27. ^ "News & Observer: Cunningham, Lewis pick up endorsements". Archived from the original on April 1, 2012. Retrieved January 16, 2011.
  28. ^ Catanese, David (June 23, 2010). "Marshall wins N.C. Senate nomination". Politico.Com. Retrieved January 16, 2011.
  29. ^ "Cal Cunningham Preparing for 2020 Lieutenant Governor Bid". U.S. News. November 28, 2018. Retrieved December 9, 2018.
  30. ^ "Lexington Native Cal Cunningham to Run for Lt Gov". The Dispatch. January 8, 2019. Retrieved February 10, 2019.
  31. ^ "Cunningham: Voters led him to switch to US Senate campaign | Miami Herald". Miami Herald. June 18, 2019. Archived from the original on June 18, 2019. Retrieved March 11, 2020.
  32. ^ a b Lavelle, Marianne (September 14, 2020). "Senate 2020: In Storm-Torn North Carolina, an Embattled Republican Tries a Climate-Friendly Image". InsideClimate News. Retrieved September 20, 2020.
  33. ^ Evers-Hillstrom, Karl (February 21, 2020). "'Dark money' trail leads to GOP meddling in North Carolina Democratic primary". OpenSecrets.
  34. ^ Morril, Jim; Murphy, Brian (February 22, 2020). "'More successful than we could have imagined.' GOP group funds ads for Dem in NC race".
  35. ^ Panetta, Grace; Cachero, Paulina (March 3, 2020). "Cal Cunningham claims a victory in the North Carolina Senate Democratic primary". Business Insider. Retrieved August 2, 2020.
  36. ^ "Election 2020: Cunningham, Tillis on Medicaid expansion". News & Observer. 2020.
  37. ^ "3 NC Democrats running for Senate, 3 different positions on Medicare for All". News & Observer. 2020.
  38. ^ Specht, Paul (August 19, 2020). "No, Cunningham has not been 'silent' on defunding police". PolitiFact.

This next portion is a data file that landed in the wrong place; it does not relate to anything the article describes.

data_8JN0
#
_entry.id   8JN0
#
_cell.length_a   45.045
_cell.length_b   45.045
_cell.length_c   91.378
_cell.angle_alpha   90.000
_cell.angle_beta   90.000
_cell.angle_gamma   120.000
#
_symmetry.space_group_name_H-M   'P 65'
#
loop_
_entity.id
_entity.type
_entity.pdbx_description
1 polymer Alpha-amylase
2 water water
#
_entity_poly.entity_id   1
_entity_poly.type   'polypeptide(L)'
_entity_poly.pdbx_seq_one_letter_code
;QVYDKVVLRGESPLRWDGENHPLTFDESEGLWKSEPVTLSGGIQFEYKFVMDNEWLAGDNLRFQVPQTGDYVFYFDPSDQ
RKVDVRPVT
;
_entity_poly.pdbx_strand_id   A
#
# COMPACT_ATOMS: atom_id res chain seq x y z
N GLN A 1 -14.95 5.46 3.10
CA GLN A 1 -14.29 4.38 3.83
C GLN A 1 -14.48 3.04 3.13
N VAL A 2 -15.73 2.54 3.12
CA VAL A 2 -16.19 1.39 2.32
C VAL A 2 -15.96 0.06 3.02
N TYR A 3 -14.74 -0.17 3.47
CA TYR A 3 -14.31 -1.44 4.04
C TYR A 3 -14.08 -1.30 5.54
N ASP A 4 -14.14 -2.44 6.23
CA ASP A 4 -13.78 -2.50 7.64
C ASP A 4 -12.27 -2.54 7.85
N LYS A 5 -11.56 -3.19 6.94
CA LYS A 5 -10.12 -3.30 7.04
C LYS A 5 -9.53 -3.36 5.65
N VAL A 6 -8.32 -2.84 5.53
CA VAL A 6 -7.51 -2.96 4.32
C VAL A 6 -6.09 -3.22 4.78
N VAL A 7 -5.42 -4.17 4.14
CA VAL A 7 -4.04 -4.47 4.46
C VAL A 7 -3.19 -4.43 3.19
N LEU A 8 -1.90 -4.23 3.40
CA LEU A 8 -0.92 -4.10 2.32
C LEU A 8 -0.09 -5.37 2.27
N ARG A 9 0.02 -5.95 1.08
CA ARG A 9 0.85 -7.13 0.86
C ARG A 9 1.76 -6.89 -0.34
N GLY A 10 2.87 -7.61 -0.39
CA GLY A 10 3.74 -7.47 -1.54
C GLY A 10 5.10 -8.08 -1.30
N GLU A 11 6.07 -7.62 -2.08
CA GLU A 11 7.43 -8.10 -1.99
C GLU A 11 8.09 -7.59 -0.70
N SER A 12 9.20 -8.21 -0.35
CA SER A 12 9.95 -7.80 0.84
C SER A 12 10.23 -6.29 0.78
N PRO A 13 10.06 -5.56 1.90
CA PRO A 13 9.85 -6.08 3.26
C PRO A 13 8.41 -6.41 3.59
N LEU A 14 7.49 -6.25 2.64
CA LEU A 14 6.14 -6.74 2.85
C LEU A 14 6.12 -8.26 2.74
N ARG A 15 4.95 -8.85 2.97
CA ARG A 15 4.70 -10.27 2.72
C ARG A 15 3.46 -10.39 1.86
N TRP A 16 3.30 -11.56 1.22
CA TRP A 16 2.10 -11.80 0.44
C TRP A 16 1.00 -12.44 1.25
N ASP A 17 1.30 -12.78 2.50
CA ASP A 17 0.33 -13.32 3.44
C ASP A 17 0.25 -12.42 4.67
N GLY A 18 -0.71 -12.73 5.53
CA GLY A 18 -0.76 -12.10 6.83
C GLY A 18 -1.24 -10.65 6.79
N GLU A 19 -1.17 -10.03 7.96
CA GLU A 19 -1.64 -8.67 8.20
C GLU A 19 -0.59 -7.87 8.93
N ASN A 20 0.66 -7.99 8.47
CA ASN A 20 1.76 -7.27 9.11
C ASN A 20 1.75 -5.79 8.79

39. ^ Cunningham, Cal (June 11, 2020). "Priorities for Constructive Change in Policing". Medium.
  40. ^ "Thom Tillis claims victory, Cal Cunningham waiting on all votes to be counted". November 3, 2020.
  41. ^ Arkin, James (October 6, 2020). "Cal Cunningham under fire after more texts revealed". Politico. Retrieved October 7, 2020.
  42. ^ Specht, Paul (October 6, 2020). "Army Reserve investigating Cunningham after woman confirms affair, more texts emerge". Retrieved October 7, 2020.
  43. ^ Copp, Tara; Murphy, Brian; Alexander, Ames (October 7, 2020). "After woman confirms affair, her husband calls on Cunningham to drop out of NC Senate race". News & Observer. Retrieved October 9, 2020.
  44. ^ Kane, Paul (October 9, 2020). "Cunningham struggles to refocus N.C. Senate campaign after acknowledging extramarital relationship". The Washington Post. Retrieved October 10, 2020.
  45. ^ Leslie, Laura (October 9, 2020). "Asked four times whether there are more affairs not yet known, Cunningham declined to say yes or no". Retrieved October 10, 2020.
  46. ^ "Cal Cunningham dodges several questions during first news conference since sexting scandal". WSOC. October 9, 2020. Retrieved October 10, 2020.
  47. ^ Greenwood, Max (October 9, 2020). "Cunningham dodges questions about text message scandal". TheHill. Retrieved October 10, 2020.
  48. ^ Millard, Drew (December 11, 2020). "How the Safe Bet Lost in North Carolina" – via